• Watering Plants
  • Sensory Activities
    • Color Matching
    • Colored Cubes—Creating Patterns
    • Colored Cubes with Patterns
    • Comparing Different Balls
    • Connect the Dots
    • Familiar Sounds
    • Family Photographs/Videotapes
    • Finding the Incorrect Shape
    • Finding Objects in Sand
    • Finger Paints in a Plastic Bag
    • Flavor Identification
    • Fruits and Vegetables
    • Hand-Cut Puzzles
    • Hand-Eye Integration with Markers
    • Hand-Eye Integration with Scissors
    • Height Discrimination
    • Identifying Objects by Touch
    • Identifying a Scent
    • Latching/Unlatching Locks
    • Listening to Music
    • Lotion and Massage
    • Matching Foods and Ingredients
    • Matching Jars and Lids
    • Matching Object to Outline
    • Matching Related Objects
    • Measurement—Rice and Jars
    • Modeling Clay
    • Number Matching 1
    • Number Matching 2
    • Number Matching 3
    • Nuts and Bolts
    • Object Matching
    • Outlining Shapes
    • Pattern Matching
    • Peg Board
    • Petting Animals
    • Replicating Sounds
    • Shape Determination
    • Size Discrimination 1
    • Size Discrimination 2
    • Tea Aromas
    • Tea Tasting
    • Texture Matching
    • Topical Pictures
    • Zippers, Buttons, and Velcro

Suggested Reading

The Positive Interactions Program for People with Alzheimer's Disease (Nissenboim Excerpt) by Health Professions Press

Sylvia Nissenboim, M.S.W., L.C.S.W.

Sylvia Nissenboim, M.S.W., L.C.S.W., is the Director of the Jewish Community Centers Association (JCCA) Adult Day Services, St. Louis, and the Assistant Director of Senior Services at JCCA. She holds a master’s degree in social work from St. Louis University.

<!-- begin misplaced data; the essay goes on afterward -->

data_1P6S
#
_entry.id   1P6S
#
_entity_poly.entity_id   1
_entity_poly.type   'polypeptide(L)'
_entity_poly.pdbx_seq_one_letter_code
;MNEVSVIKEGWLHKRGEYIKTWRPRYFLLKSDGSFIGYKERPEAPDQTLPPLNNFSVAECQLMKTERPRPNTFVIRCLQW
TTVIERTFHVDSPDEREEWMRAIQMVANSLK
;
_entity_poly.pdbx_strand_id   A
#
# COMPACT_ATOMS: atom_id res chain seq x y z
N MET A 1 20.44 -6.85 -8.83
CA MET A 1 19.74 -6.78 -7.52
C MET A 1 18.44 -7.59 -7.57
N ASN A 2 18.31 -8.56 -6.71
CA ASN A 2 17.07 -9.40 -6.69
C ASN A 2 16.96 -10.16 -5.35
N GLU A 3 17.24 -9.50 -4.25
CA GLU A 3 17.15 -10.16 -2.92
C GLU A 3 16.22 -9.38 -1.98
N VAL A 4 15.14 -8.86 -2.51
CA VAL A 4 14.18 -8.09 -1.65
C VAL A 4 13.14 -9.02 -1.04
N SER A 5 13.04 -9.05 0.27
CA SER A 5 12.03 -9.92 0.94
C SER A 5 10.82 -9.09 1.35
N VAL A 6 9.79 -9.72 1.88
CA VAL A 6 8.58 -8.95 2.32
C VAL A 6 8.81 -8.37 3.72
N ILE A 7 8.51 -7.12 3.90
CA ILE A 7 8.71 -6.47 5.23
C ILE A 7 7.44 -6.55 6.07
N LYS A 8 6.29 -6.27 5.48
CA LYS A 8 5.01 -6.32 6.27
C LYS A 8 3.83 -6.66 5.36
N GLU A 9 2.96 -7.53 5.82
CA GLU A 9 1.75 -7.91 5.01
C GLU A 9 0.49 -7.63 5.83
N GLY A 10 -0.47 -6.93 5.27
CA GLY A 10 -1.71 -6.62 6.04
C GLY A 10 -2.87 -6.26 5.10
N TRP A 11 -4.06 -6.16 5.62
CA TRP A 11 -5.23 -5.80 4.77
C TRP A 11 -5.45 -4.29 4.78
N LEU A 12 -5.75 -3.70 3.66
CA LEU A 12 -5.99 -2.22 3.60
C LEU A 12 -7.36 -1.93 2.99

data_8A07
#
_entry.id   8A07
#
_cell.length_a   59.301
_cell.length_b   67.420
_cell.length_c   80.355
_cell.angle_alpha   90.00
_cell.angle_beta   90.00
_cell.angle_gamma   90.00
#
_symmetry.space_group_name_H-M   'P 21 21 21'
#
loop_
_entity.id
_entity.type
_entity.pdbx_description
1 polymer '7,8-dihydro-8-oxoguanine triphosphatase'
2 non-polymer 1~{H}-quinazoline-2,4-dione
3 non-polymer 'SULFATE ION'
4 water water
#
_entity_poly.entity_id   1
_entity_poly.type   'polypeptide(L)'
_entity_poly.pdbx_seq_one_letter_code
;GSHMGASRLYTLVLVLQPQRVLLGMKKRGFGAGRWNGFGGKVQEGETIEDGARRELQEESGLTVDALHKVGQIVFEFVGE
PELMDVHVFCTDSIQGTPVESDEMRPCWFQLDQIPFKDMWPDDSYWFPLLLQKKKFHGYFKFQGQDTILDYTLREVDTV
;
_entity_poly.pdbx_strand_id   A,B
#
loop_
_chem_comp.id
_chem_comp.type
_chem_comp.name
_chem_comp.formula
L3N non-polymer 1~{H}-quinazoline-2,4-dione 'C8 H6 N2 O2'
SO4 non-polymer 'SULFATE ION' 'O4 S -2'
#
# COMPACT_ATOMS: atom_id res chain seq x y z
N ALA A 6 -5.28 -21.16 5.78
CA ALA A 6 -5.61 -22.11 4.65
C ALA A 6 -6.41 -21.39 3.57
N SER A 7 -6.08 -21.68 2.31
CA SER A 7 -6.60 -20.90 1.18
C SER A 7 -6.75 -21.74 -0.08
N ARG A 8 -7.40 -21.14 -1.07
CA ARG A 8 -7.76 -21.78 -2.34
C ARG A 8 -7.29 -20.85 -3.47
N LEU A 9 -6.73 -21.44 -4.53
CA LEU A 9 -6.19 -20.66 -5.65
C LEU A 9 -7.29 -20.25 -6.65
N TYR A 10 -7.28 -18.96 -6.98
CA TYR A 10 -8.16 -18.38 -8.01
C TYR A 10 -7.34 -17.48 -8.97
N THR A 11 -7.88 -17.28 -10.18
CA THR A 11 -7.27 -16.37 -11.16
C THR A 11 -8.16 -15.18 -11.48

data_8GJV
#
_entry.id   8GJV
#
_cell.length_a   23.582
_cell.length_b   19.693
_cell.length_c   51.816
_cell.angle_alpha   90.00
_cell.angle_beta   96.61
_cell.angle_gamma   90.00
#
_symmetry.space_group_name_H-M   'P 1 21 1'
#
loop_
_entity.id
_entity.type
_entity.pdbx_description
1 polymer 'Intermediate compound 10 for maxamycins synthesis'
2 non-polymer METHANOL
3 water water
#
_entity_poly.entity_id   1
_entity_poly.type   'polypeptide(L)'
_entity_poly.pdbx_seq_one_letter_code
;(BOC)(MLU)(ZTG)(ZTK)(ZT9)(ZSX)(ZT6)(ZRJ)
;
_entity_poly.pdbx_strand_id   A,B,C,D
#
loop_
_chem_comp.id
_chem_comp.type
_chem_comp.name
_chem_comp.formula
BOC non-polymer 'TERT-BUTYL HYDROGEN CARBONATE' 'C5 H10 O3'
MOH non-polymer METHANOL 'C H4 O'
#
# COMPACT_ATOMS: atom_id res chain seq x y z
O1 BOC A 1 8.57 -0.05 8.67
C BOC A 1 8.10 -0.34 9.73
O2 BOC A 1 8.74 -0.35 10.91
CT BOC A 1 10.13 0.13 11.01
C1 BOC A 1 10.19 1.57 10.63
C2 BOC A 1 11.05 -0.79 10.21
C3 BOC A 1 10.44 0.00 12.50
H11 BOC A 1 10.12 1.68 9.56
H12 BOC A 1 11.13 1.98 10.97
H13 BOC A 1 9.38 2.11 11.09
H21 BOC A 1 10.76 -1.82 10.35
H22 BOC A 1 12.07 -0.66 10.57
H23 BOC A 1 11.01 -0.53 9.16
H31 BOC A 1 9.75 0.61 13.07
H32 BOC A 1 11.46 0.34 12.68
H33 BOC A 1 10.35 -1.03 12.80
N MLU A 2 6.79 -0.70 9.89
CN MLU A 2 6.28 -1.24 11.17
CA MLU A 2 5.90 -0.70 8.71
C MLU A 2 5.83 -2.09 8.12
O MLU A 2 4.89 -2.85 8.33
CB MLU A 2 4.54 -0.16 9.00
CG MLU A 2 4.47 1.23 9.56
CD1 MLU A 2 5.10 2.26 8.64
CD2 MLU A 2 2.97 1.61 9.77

Ms. Nissenboim has worked extensively with the Missouri Adult Day Care Association, serving as president from 1985 to 1987. She has served on a wide variety of committees with the Alzheimer’s Association Speaker’s Bureau, Project Esteem, Youth Support Groups, and the Public Education and Relations Committee of the Missouri Alliance for Home Care. She speaks at local, state, and national conferences, and has published numerous articles.

Christine Vroman, L.P.N.

Christine Vroman, L.P.N., has received a degree in human services from Meramec College and a degree in management from Maryville University. Her diverse educational background and her dedication to advocate for a variety of people with disabilities led her to the discovery that the principles and objectives outlined in the Positive Interactions Program can be applied to a number of groups with disabilities. In conjunction with her involvement with Sylvia Nissenboim and their growing consulting and training programs, Ms. Vroman is working with the Life Skills Foundation in St. Louis, where she focuses on promoting competitive employment for people with disabilities.

2 reviews for The Positive Interactions Program of Activities for People with Alzheimer’s Disease

  1. 5 out of 5


    “…a fantastic resource for Activity/Recreation Director and their staffs, Social Workers, Home Health Caregivers, Nurses, Nursing Assistants, and Volunteers.”
    -Creative Forecasting

  2. 5 out of 5


    “…wonderful book … highly recommended and should be on the bookshelf of all dementia units.”
    -Alzheimers News New Zealand